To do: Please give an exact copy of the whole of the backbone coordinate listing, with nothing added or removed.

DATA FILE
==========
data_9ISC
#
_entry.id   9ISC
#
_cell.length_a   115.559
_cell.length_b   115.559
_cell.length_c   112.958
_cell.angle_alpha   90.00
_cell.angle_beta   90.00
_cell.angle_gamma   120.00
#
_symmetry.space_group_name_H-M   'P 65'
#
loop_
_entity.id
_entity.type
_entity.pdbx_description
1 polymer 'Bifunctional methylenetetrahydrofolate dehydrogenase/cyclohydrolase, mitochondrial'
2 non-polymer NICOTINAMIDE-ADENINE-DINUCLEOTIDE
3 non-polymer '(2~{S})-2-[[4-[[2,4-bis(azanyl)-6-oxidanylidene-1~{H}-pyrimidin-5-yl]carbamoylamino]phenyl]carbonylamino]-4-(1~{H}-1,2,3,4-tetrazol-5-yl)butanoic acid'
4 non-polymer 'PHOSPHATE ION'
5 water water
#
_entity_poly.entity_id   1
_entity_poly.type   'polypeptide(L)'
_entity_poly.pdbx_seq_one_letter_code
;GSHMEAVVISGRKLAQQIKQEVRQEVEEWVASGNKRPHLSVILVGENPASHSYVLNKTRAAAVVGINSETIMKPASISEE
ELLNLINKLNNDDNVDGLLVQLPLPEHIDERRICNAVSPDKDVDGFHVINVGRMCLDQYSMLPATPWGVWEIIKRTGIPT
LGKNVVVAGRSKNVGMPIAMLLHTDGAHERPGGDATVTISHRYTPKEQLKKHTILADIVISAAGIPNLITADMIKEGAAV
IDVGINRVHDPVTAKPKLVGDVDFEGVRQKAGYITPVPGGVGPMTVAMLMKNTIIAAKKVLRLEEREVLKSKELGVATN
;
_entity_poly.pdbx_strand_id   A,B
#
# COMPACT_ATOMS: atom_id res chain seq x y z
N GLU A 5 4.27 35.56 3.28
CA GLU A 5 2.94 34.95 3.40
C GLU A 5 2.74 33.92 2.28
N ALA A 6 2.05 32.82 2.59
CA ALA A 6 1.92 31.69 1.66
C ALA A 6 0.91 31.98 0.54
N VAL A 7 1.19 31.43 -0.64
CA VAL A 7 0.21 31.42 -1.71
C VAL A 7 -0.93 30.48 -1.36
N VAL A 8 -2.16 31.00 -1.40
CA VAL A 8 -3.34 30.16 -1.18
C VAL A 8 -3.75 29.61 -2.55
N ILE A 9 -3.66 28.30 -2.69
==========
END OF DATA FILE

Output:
data_9ISC
#
_entry.id   9ISC
#
_cell.length_a   115.559
_cell.length_b   115.559
_cell.length_c   112.958
_cell.angle_alpha   90.00
_cell.angle_beta   90.00
_cell.angle_gamma   120.00
#
_symmetry.space_group_name_H-M   'P 65'
#
loop_
_entity.id
_entity.type
_entity.pdbx_description
1 polymer 'Bifunctional methylenetetrahydrofolate dehydrogenase/cyclohydrolase, mitochondrial'
2 non-polymer NICOTINAMIDE-ADENINE-DINUCLEOTIDE
3 non-polymer '(2~{S})-2-[[4-[[2,4-bis(azanyl)-6-oxidanylidene-1~{H}-pyrimidin-5-yl]carbamoylamino]phenyl]carbonylamino]-4-(1~{H}-1,2,3,4-tetrazol-5-yl)butanoic acid'
4 non-polymer 'PHOSPHATE ION'
5 water water
#
_entity_poly.entity_id   1
_entity_poly.type   'polypeptide(L)'
_entity_poly.pdbx_seq_one_letter_code
;GSHMEAVVISGRKLAQQIKQEVRQEVEEWVASGNKRPHLSVILVGENPASHSYVLNKTRAAAVVGINSETIMKPASISEE
ELLNLINKLNNDDNVDGLLVQLPLPEHIDERRICNAVSPDKDVDGFHVINVGRMCLDQYSMLPATPWGVWEIIKRTGIPT
LGKNVVVAGRSKNVGMPIAMLLHTDGAHERPGGDATVTISHRYTPKEQLKKHTILADIVISAAGIPNLITADMIKEGAAV
IDVGINRVHDPVTAKPKLVGDVDFEGVRQKAGYITPVPGGVGPMTVAMLMKNTIIAAKKVLRLEEREVLKSKELGVATN
;
_entity_poly.pdbx_strand_id   A,B
#
# COMPACT_ATOMS: atom_id res chain seq x y z
N GLU A 5 4.27 35.56 3.28
CA GLU A 5 2.94 34.95 3.40
C GLU A 5 2.74 33.92 2.28
N ALA A 6 2.05 32.82 2.59
CA ALA A 6 1.92 31.69 1.66
C ALA A 6 0.91 31.98 0.54
N VAL A 7 1.19 31.43 -0.64
CA VAL A 7 0.21 31.42 -1.71
C VAL A 7 -0.93 30.48 -1.36
N VAL A 8 -2.16 31.00 -1.40
CA VAL A 8 -3.34 30.16 -1.18
C VAL A 8 -3.75 29.61 -2.55
N ILE A 9 -3.66 28.30 -2.69